Synopses & Reviews
The Roman province of Arabia occupied a crucial corner of the Mediterranean world, encompassing most of what is now Jordan, southern Syria, northwest Saudi Arabia, and the Negev. Mr. Bowersock's book is the first authoritative history of the region from the fourth century B.C. to the age of Constantine. The book opens with the arrival of the Nahataean Arabs in their magnificent capital at Petra and describes the growth of their hellenized culture based on trade in perfume and spices. It traces the transformation of the region from an Arab kingdom under Roman influence into an imperial province, one that played an increasingly important role in the Roman strategy for control of the Near East. While the primary emphasis is on the relations of the Arabs of the region with the Romans, their interactions with neighboring states, Jewish, Egyptian, and Syrian, are also stressed. The narrative concludes with the breakup of the Roman province at the start of the Byzantine age.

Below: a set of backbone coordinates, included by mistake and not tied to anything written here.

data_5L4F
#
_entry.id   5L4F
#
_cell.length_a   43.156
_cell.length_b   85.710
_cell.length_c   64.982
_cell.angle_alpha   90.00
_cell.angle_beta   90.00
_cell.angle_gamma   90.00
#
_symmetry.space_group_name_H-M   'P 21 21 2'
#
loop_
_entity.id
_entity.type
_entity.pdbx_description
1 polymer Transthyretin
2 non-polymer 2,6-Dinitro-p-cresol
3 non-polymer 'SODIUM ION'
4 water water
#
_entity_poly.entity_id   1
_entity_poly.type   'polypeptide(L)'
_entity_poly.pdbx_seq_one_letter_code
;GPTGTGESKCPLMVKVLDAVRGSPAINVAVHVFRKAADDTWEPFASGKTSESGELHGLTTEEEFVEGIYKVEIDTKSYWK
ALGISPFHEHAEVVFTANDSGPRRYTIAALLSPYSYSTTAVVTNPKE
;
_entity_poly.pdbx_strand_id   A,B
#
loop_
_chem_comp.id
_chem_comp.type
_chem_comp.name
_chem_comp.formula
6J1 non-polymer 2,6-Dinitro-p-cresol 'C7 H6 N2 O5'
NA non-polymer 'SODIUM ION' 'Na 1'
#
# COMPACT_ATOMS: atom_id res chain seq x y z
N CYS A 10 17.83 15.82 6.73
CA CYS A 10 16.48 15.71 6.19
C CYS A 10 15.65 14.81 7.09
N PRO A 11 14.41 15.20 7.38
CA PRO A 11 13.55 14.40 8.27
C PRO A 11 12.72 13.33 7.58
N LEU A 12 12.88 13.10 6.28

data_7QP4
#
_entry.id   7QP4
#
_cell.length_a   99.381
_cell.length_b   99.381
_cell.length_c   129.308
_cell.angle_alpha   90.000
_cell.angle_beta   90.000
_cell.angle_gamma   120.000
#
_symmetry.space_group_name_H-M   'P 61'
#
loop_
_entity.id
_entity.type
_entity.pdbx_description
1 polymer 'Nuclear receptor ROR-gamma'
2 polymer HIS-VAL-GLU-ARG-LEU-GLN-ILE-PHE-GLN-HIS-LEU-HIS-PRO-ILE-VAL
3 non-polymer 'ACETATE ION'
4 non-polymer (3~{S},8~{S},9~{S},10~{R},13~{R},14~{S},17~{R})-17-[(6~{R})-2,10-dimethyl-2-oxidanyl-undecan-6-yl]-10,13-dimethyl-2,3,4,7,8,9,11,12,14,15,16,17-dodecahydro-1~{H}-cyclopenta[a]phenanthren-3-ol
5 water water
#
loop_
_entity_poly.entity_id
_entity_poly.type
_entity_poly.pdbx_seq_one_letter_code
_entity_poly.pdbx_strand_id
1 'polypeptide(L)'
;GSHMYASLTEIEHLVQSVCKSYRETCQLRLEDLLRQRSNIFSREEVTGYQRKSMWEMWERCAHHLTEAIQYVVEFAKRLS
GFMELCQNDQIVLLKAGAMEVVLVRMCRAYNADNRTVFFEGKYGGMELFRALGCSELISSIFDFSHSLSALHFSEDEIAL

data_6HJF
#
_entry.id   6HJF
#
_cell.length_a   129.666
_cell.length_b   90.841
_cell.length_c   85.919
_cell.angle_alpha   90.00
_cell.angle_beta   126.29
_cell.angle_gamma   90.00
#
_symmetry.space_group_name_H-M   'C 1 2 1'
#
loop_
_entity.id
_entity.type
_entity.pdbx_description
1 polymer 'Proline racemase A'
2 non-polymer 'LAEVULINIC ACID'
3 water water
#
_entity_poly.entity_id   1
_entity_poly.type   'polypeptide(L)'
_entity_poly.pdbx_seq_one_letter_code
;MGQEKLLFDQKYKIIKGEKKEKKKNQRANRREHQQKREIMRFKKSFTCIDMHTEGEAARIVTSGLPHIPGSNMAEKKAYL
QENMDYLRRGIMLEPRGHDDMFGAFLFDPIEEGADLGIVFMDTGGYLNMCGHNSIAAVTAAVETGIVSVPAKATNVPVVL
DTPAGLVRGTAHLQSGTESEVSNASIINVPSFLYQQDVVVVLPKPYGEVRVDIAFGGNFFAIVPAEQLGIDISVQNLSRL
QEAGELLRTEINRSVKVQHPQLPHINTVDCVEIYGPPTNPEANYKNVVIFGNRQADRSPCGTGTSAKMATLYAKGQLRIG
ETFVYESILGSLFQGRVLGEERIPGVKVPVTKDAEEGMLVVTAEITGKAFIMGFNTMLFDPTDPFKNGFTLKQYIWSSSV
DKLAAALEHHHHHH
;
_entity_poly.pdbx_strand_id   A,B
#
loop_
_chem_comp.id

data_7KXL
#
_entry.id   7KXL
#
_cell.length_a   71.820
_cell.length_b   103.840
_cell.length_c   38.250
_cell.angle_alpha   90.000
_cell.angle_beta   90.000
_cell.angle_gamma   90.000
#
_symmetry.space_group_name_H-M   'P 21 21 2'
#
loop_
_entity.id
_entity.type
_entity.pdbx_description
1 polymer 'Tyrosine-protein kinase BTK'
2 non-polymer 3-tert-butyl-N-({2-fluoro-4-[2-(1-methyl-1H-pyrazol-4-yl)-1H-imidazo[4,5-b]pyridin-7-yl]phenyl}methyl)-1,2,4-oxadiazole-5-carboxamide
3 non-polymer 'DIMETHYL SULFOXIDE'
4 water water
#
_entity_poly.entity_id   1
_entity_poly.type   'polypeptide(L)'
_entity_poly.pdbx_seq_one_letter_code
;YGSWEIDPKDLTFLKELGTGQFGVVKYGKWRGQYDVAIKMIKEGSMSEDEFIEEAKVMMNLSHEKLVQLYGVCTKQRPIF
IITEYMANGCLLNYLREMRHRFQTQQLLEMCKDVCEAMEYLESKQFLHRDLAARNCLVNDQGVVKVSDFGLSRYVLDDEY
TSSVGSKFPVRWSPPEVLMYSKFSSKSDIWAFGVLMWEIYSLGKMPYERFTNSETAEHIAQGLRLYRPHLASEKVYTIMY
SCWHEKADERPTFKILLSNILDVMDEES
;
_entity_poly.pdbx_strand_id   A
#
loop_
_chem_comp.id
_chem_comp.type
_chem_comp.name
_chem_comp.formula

Bibliography: p. -211.
About the Author
G. W. Bowersock is Professor Emeritus of Ancient History at the Institute for Advanced Study, Princeton.
Institute for Advanced Study, School of Historical Studies
Table of Contents
1. The Region
2. The Coming of the Nabataeans
3. Pompey and his Successors
4. The Early Principle
5. The Flowering of Nabataea
6. The New Province
7. Boundaries and Defenses
8. The Impact of Septimius Severus
9. From Philip to Zenobia
10. King of all the Arabs
1. The New Inscription from Baraqish
2. Nabataeans and Romans in the Wadi Sirhan
3. The Governors of Arabia
4. Ancient Maps of Roman Arabia